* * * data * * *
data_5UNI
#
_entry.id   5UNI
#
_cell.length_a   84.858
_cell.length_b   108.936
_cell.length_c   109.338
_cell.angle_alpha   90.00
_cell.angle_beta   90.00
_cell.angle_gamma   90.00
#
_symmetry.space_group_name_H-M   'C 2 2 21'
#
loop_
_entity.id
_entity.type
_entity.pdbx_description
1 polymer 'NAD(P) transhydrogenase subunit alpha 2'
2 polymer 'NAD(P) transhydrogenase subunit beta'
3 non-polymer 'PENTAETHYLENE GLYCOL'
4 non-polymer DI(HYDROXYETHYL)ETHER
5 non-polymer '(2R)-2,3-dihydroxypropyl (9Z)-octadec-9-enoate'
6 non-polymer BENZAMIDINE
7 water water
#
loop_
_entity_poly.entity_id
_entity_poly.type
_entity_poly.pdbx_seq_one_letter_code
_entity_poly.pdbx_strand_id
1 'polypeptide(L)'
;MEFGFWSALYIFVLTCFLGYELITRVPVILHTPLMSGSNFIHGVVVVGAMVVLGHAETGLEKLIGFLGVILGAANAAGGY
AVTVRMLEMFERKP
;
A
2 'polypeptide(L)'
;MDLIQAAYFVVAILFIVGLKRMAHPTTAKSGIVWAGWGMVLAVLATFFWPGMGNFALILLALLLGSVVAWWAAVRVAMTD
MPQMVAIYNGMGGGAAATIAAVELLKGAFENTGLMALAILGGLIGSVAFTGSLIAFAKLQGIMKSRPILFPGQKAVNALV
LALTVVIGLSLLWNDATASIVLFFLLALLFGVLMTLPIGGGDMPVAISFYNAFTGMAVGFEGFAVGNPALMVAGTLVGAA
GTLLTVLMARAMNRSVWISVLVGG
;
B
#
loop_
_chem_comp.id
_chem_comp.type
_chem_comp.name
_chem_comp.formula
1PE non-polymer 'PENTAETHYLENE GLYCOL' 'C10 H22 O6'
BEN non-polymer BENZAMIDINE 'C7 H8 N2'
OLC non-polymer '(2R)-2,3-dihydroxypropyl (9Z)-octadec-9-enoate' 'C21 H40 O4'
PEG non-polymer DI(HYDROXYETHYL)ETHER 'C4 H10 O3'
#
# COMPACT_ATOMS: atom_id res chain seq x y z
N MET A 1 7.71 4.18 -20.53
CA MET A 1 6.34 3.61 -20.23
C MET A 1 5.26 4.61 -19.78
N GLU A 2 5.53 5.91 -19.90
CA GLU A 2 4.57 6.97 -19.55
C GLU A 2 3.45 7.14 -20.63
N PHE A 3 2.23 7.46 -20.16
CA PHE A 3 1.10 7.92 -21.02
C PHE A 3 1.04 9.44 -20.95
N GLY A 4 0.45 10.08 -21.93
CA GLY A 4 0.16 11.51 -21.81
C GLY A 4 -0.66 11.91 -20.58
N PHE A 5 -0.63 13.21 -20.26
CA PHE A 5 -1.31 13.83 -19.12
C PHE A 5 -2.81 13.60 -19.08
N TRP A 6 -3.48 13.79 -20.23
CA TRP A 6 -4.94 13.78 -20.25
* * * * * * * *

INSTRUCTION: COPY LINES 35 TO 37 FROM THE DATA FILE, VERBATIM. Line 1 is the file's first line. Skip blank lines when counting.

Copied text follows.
A
2 'polypeptide(L)'
;MDLIQAAYFVVAILFIVGLKRMAHPTTAKSGIVWAGWGMVLAVLATFFWPGMGNFALILLALLLGSVVAWWAAVRVAMTD